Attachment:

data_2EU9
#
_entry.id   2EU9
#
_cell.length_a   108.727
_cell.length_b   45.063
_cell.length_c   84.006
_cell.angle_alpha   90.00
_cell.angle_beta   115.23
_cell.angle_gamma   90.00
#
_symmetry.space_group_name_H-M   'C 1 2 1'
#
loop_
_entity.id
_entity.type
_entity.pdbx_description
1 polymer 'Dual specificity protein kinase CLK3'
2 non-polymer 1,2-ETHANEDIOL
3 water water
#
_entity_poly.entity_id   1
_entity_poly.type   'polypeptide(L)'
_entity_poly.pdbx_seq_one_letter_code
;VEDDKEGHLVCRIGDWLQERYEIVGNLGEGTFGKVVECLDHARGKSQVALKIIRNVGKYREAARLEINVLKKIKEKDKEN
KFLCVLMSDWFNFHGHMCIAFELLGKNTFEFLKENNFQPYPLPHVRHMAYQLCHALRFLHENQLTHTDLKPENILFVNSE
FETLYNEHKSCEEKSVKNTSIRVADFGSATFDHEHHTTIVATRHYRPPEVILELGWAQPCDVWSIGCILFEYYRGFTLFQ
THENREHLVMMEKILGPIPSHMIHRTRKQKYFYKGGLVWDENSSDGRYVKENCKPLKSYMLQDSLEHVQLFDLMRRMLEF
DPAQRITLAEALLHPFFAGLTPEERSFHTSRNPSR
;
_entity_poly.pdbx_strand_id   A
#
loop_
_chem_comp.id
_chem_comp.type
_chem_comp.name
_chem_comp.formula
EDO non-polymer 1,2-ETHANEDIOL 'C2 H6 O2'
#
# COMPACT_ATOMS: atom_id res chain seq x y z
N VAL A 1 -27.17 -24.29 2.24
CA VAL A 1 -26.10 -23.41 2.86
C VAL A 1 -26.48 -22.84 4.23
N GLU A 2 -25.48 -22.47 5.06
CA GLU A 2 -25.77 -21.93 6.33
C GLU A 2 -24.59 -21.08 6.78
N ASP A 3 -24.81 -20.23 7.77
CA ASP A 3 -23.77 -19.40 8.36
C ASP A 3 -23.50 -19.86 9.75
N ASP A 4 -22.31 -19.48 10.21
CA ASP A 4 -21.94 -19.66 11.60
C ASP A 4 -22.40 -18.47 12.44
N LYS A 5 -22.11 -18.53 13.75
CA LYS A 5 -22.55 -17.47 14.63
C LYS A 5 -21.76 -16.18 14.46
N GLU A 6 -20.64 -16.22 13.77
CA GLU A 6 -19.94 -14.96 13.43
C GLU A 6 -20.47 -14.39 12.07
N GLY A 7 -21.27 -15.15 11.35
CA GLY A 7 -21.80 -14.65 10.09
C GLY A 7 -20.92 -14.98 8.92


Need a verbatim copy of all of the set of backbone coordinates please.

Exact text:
data_2EU9
#
_entry.id   2EU9
#
_cell.length_a   108.727
_cell.length_b   45.063
_cell.length_c   84.006
_cell.angle_alpha   90.00
_cell.angle_beta   115.23
_cell.angle_gamma   90.00
#
_symmetry.space_group_name_H-M   'C 1 2 1'
#
loop_
_entity.id
_entity.type
_entity.pdbx_description
1 polymer 'Dual specificity protein kinase CLK3'
2 non-polymer 1,2-ETHANEDIOL
3 water water
#
_entity_poly.entity_id   1
_entity_poly.type   'polypeptide(L)'
_entity_poly.pdbx_seq_one_letter_code
;VEDDKEGHLVCRIGDWLQERYEIVGNLGEGTFGKVVECLDHARGKSQVALKIIRNVGKYREAARLEINVLKKIKEKDKEN
KFLCVLMSDWFNFHGHMCIAFELLGKNTFEFLKENNFQPYPLPHVRHMAYQLCHALRFLHENQLTHTDLKPENILFVNSE
FETLYNEHKSCEEKSVKNTSIRVADFGSATFDHEHHTTIVATRHYRPPEVILELGWAQPCDVWSIGCILFEYYRGFTLFQ
THENREHLVMMEKILGPIPSHMIHRTRKQKYFYKGGLVWDENSSDGRYVKENCKPLKSYMLQDSLEHVQLFDLMRRMLEF
DPAQRITLAEALLHPFFAGLTPEERSFHTSRNPSR
;
_entity_poly.pdbx_strand_id   A
#
loop_
_chem_comp.id
_chem_comp.type
_chem_comp.name
_chem_comp.formula
EDO non-polymer 1,2-ETHANEDIOL 'C2 H6 O2'
#
# COMPACT_ATOMS: atom_id res chain seq x y z
N VAL A 1 -27.17 -24.29 2.24
CA VAL A 1 -26.10 -23.41 2.86
C VAL A 1 -26.48 -22.84 4.23
N GLU A 2 -25.48 -22.47 5.06
CA GLU A 2 -25.77 -21.93 6.33
C GLU A 2 -24.59 -21.08 6.78
N ASP A 3 -24.81 -20.23 7.77
CA ASP A 3 -23.77 -19.40 8.36
C ASP A 3 -23.50 -19.86 9.75
N ASP A 4 -22.31 -19.48 10.21
CA ASP A 4 -21.94 -19.66 11.60
C ASP A 4 -22.40 -18.47 12.44
N LYS A 5 -22.11 -18.53 13.75
CA LYS A 5 -22.55 -17.47 14.63
C LYS A 5 -21.76 -16.18 14.46
N GLU A 6 -20.64 -16.22 13.77
CA GLU A 6 -19.94 -14.96 13.43
C GLU A 6 -20.47 -14.39 12.07
N GLY A 7 -21.27 -15.15 11.35
CA GLY A 7 -21.80 -14.65 10.09
C GLY A 7 -20.92 -14.98 8.92